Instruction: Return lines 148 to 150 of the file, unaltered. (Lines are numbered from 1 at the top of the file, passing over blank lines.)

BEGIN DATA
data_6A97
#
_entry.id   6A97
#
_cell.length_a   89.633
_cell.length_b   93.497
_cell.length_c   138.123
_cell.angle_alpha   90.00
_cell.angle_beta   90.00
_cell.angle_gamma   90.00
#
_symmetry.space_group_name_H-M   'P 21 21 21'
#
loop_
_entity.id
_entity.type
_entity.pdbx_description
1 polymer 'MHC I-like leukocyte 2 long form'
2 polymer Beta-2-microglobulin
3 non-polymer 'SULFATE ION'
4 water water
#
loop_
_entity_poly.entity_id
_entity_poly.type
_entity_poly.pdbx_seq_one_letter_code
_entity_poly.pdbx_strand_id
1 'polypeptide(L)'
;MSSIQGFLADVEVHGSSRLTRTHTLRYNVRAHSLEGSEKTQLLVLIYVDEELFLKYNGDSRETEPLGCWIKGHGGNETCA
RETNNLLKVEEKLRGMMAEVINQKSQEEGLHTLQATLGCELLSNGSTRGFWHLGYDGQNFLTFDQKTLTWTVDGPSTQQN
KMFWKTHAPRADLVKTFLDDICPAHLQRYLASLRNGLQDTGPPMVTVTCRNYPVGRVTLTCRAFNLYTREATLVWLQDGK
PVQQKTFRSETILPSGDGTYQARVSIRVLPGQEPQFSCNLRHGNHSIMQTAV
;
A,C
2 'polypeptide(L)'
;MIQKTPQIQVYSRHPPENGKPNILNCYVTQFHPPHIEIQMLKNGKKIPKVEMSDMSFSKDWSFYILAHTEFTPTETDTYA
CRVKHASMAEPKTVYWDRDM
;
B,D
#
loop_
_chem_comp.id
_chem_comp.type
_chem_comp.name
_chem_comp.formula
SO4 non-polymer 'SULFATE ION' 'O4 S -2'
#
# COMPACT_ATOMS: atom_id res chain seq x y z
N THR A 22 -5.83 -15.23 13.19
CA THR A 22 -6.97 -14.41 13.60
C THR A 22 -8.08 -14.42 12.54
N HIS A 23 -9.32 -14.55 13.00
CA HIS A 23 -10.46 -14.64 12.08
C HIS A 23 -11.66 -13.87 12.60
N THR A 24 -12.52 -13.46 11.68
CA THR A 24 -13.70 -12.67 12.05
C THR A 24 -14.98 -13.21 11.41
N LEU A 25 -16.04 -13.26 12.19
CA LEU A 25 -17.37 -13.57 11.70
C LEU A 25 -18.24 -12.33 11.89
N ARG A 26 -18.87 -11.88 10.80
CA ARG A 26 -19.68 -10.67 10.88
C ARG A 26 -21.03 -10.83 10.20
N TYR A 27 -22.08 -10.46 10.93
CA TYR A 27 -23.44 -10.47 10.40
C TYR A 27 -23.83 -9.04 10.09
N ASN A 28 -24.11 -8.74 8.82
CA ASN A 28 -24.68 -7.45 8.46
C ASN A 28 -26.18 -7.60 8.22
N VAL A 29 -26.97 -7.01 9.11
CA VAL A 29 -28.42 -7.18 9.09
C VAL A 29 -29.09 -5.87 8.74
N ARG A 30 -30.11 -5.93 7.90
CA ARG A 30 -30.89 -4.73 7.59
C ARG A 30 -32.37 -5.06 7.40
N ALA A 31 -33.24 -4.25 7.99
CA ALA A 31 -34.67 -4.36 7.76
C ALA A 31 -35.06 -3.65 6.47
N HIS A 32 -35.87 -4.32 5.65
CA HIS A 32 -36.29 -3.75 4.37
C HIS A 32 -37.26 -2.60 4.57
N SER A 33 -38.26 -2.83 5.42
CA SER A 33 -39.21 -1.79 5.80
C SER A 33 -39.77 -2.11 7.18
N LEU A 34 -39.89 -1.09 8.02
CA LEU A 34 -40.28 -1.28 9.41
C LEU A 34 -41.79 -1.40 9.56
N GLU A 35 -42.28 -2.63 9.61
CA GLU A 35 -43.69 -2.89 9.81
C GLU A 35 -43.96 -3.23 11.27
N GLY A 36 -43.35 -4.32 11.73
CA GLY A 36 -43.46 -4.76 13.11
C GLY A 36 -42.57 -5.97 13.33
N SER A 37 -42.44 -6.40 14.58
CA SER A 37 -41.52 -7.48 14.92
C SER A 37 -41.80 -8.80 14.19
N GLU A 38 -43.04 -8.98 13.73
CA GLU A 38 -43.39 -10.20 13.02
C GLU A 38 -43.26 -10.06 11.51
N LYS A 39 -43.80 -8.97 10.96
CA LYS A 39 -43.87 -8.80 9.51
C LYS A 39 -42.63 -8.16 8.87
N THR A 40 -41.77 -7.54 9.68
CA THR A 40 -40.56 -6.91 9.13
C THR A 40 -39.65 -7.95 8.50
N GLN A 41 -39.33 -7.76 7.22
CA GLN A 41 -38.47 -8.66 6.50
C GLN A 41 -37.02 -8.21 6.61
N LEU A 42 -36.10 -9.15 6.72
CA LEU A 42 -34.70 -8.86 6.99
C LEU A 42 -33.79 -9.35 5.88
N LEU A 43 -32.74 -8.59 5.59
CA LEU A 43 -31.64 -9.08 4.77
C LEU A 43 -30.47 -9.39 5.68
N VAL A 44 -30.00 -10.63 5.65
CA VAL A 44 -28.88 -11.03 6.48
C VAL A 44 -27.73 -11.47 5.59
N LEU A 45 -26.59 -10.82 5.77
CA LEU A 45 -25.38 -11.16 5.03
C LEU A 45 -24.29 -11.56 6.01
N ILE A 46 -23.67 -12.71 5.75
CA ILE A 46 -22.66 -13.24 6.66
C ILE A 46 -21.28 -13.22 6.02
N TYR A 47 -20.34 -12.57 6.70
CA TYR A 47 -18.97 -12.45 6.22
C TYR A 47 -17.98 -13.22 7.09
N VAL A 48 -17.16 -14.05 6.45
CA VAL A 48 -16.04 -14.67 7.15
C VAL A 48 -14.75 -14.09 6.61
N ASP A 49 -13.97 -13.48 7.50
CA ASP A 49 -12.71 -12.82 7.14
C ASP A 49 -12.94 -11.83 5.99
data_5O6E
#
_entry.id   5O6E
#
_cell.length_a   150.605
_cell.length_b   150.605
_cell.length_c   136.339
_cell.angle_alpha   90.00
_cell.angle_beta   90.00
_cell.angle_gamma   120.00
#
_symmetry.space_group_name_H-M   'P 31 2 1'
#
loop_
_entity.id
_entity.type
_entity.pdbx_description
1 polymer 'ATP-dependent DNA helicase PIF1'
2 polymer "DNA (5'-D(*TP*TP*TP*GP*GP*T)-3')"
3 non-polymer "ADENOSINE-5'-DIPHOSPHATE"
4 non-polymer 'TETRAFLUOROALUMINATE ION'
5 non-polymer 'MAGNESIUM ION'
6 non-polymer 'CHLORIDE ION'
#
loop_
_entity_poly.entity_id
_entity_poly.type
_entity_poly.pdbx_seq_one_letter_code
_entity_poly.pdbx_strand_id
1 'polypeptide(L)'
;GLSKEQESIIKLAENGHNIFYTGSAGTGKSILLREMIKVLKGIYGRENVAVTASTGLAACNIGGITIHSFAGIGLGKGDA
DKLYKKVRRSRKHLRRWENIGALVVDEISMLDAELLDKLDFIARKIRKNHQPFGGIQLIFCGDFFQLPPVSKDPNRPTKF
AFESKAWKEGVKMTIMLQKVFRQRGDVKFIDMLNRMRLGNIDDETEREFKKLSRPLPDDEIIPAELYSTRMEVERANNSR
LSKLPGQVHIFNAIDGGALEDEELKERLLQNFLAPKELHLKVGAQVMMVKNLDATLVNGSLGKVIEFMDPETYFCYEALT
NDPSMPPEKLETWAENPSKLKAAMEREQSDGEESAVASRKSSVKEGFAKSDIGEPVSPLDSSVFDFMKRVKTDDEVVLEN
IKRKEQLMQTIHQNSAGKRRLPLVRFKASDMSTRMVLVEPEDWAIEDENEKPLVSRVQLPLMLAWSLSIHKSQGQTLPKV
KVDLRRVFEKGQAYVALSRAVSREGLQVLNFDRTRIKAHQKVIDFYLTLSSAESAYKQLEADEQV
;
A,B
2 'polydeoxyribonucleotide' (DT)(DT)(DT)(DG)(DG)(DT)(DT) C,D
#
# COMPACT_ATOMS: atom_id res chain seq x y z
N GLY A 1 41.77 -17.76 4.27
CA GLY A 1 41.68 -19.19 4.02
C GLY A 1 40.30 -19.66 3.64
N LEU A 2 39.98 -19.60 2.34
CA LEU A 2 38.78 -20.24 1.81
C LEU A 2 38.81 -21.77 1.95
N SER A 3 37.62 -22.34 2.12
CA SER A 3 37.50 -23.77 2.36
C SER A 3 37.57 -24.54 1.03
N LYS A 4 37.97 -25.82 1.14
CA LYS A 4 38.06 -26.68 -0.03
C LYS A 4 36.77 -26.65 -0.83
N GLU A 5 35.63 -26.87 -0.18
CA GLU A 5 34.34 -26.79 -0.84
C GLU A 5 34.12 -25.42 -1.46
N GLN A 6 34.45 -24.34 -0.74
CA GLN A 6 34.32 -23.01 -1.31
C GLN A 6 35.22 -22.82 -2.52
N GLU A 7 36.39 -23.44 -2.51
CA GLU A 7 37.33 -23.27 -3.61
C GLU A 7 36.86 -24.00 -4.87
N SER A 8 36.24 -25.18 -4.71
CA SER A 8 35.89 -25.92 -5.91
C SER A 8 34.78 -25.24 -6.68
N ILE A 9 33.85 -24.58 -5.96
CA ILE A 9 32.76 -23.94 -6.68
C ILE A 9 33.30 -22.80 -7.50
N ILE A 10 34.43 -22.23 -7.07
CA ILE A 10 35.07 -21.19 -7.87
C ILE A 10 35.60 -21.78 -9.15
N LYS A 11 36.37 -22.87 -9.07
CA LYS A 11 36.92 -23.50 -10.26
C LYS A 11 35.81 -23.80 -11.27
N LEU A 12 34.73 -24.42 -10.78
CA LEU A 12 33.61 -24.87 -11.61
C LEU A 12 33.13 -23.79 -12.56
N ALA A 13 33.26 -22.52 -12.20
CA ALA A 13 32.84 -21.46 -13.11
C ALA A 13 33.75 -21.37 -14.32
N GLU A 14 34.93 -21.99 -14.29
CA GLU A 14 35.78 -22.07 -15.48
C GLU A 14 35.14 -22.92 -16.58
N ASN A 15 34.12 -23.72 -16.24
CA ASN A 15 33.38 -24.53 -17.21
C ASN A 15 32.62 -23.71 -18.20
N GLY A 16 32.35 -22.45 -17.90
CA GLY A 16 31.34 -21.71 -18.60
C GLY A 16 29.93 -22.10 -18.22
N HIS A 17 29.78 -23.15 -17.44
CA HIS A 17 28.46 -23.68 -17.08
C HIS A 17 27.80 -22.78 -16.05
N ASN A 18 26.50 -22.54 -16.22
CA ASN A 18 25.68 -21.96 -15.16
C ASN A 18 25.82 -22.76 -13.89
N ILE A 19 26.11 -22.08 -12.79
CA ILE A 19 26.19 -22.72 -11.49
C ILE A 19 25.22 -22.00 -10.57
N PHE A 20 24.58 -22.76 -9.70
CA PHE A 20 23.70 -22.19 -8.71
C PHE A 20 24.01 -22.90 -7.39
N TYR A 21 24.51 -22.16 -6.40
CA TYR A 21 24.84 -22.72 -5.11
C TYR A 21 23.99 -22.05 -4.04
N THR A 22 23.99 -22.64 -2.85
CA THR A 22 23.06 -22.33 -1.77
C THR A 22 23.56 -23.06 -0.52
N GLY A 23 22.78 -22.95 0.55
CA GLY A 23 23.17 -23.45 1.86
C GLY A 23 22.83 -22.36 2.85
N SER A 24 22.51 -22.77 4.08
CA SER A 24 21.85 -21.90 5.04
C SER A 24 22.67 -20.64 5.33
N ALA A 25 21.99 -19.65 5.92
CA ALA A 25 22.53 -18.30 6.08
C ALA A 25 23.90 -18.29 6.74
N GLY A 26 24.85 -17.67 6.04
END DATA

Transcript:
_entity.type
_entity.pdbx_description
1 polymer 'ATP-dependent DNA helicase PIF1'